B. Medical Monitoring

On behalf of the proposed Florida Medical Monitoring Class, Plaintiff alleges that "[a]s a direct and proximate result of Defendant's misrepresentations regarding Avandia's safety, Plaintiff and the Florida Medical Monitoring Class have an increased risk of contracting a serious latent disease and will incur (if they have not incurred already) the cost of medical monitoring." *fn16

To state a claim for medical monitoring under Florida law, the plaintiff must allege:

(1) exposure greater than normal background levels;

(2) to a proven hazardous substance;

(3) caused by the defendant's negligence;

(4) as a proximate result of the exposure, plaintiff has a significantly increased risk of contracting a serious latent disease;

(5) a monitoring procedure exists that makes the early detection of the disease possible;

(6) the prescribed monitoring regime is different from that normally recommended in the absence of the exposure; and

(7) the prescribed monitoring regime is reasonably necessary according to contemporary scientific principles. *fn17

Defendant argues that Plaintiff has not alleged the existence of a traditional tort cause of action, such as negligence, and that Plaintiff has not alleged the need for cardiovascular monitoring for Avandia patients beyond that recommended for all patients with Type 2 diabetes. The complaint is grounded in allegations of fraud, not negligence, and the claim for medical monitoring essentially tracks the elements of the claim, but without any specific facts alleged (e.g., as to what medical monitoring procedure exists and how it differs from the monitoring for all patients with Type 2 diabetes). *fn18 Because Plaintiff has not alleged specific facts in support of the claim of negligence, nor the specific monitoring sought, the claim will be dismissed.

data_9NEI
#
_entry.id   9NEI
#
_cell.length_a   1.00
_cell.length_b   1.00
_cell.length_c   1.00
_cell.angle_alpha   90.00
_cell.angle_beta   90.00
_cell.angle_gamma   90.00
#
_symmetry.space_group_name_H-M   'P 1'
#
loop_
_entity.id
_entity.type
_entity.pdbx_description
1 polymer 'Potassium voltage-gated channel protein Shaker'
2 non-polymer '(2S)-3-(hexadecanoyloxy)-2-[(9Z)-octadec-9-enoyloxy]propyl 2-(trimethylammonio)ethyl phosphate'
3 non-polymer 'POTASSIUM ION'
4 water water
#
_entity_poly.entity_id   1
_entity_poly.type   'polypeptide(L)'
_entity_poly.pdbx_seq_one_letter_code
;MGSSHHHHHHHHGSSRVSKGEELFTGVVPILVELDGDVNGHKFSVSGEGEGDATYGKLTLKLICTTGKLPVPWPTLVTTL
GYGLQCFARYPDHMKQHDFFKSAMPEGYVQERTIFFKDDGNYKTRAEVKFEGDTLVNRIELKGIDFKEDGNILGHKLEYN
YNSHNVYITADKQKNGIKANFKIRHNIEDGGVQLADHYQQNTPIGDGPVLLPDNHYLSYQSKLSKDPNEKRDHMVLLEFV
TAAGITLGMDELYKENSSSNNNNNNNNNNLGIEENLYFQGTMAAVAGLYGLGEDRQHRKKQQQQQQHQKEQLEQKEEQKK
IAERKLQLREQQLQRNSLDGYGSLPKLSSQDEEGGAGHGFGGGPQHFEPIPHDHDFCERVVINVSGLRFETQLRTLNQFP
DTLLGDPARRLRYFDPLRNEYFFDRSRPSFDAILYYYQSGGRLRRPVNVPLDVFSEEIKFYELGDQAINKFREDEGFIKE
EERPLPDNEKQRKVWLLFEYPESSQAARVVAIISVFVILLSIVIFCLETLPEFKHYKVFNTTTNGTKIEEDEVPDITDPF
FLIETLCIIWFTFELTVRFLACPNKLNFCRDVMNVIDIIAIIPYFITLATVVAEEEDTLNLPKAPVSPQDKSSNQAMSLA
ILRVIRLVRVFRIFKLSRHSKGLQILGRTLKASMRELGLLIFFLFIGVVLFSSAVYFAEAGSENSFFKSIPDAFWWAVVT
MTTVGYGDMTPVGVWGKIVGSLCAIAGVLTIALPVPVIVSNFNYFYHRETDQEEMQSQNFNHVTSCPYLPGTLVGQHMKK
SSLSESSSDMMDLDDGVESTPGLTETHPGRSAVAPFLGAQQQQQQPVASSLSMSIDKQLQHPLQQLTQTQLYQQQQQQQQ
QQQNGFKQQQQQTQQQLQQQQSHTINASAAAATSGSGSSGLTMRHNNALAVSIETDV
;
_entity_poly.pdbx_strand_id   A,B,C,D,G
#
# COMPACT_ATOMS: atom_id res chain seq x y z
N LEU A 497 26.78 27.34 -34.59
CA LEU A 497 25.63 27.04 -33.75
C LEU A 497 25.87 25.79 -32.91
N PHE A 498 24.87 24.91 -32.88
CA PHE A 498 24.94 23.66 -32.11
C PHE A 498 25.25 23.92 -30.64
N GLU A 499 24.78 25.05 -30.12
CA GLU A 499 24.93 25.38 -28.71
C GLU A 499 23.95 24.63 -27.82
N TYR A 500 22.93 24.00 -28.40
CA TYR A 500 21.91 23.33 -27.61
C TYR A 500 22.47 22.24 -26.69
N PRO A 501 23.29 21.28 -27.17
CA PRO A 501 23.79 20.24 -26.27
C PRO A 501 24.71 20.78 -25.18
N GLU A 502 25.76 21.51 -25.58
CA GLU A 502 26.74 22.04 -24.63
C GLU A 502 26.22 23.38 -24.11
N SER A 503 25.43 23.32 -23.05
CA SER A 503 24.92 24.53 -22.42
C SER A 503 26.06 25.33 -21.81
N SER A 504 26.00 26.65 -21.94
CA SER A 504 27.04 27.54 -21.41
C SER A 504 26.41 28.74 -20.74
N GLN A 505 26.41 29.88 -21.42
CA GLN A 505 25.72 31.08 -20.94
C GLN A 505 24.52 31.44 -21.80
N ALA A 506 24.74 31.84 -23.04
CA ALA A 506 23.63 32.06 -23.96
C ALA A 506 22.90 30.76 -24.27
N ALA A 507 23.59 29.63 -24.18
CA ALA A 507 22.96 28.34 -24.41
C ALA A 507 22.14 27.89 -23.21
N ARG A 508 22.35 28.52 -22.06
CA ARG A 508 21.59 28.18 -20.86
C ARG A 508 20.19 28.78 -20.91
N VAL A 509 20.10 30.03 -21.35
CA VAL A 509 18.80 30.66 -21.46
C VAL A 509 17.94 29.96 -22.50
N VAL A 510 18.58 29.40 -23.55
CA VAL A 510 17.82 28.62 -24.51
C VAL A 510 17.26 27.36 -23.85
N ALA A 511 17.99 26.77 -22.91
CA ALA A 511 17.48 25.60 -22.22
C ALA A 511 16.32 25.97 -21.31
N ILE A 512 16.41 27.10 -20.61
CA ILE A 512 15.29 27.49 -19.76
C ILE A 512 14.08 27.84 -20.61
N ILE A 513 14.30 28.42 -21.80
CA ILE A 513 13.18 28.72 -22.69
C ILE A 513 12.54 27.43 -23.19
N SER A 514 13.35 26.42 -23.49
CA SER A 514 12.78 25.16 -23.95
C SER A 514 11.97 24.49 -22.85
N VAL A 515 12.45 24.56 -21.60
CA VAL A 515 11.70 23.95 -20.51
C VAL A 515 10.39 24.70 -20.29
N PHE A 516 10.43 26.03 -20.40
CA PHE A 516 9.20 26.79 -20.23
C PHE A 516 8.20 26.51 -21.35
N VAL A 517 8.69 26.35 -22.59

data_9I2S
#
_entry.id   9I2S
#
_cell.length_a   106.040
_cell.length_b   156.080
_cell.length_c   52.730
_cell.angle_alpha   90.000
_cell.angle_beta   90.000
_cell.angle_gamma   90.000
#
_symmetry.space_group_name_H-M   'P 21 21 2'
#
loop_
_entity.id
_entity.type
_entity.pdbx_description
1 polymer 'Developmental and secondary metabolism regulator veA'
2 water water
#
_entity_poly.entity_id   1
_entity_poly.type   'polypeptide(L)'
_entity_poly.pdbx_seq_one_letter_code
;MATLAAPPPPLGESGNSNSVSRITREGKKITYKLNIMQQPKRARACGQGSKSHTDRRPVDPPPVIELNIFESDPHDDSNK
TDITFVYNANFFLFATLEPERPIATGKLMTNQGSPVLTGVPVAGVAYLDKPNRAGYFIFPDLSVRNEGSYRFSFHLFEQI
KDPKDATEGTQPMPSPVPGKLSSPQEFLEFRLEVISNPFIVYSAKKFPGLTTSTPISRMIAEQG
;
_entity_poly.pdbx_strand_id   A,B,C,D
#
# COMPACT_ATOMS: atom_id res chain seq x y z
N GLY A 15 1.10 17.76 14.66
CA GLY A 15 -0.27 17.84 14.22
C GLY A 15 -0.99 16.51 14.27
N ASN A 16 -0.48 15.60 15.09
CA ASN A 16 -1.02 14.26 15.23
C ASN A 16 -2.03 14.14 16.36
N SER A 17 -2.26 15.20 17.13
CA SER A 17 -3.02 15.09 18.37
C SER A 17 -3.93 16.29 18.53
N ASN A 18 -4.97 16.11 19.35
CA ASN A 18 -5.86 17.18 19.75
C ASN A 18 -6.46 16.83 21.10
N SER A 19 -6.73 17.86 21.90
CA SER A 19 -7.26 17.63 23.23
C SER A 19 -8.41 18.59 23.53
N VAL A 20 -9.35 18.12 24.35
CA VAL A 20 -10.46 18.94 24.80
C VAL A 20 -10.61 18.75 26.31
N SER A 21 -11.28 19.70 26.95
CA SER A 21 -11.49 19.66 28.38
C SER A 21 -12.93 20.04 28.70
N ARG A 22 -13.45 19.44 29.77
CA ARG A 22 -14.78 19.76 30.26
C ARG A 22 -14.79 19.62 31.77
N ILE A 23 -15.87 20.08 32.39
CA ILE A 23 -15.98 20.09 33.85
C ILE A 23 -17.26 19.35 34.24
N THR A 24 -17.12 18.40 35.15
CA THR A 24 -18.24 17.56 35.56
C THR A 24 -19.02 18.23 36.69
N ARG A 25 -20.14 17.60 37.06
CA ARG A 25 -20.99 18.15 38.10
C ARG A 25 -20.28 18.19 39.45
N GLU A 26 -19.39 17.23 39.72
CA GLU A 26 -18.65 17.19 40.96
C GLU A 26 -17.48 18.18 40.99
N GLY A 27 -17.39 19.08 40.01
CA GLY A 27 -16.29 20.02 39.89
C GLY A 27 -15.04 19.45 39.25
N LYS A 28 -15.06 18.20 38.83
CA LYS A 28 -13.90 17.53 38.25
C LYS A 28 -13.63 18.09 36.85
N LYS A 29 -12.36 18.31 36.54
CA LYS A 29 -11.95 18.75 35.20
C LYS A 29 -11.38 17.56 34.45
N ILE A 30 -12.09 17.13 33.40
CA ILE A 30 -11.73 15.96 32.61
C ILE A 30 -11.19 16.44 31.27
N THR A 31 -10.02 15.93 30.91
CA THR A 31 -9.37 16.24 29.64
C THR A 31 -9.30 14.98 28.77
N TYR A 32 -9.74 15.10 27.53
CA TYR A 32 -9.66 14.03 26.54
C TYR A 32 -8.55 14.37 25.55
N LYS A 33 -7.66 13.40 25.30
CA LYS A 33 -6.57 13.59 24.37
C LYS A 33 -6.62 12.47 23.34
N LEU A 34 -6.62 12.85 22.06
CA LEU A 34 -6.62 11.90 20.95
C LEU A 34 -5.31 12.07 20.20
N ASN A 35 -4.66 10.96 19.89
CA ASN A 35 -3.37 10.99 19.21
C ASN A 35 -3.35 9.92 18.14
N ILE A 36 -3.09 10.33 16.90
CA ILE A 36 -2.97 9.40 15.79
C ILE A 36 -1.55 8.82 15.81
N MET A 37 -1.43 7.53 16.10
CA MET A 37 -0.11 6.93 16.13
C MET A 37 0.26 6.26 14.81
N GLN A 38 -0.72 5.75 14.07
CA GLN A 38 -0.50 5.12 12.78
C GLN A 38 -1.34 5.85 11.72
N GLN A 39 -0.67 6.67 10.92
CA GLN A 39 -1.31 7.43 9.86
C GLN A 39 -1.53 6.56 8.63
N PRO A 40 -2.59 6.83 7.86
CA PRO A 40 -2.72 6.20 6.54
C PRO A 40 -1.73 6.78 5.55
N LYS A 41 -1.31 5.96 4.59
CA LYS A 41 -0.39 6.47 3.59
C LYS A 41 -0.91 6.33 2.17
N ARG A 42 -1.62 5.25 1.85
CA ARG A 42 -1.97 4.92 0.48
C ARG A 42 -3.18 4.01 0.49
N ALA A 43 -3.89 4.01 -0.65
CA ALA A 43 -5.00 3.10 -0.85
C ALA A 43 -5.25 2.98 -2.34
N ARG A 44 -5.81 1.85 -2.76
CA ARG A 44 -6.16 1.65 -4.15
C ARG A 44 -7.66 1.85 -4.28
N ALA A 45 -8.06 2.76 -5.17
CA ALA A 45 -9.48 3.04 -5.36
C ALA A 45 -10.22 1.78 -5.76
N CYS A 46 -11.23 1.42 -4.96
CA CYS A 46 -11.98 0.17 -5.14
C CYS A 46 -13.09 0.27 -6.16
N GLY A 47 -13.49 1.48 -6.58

C. Unjust Enrichment

Unjust enrichment is an equitable doctrine that applies where (1) the plaintiff conferred a benefit on the defendant, who had knowledge of the benefit; (2) the defendant voluntarily accepted and retained the benefit; and (3) under the circumstances, it would be inequitable for the defendant to retain the benefit without paying for it. *fn19 Where, as here, the plaintiff "relies on a wrong to supply the unjust factor," *fn20 the right of the recovery arises from the alleged tort, which if proven, might entitle him to damages, not unjust enrichment. *fn21

Plaintiff alleges that he was prescribed Avandia for the treatment of his diabetes and he received the product for which he paid. Plaintiff has not alleged that Avandia did not serve its intended purpose of reducing blood-sugar levels. The allegations that Avandia was not safe, and that GSK knew it was unsafe but promoted the drug anyway, do not give rise to a claim for unjust enrichment. *fn22


Plaintiff's complaint fails to state any claim upon which relief can be granted. Defendant's motion to dismiss will be granted without prejudice; Plaintiff may file an amended complaint.

An appropriate order will be entered.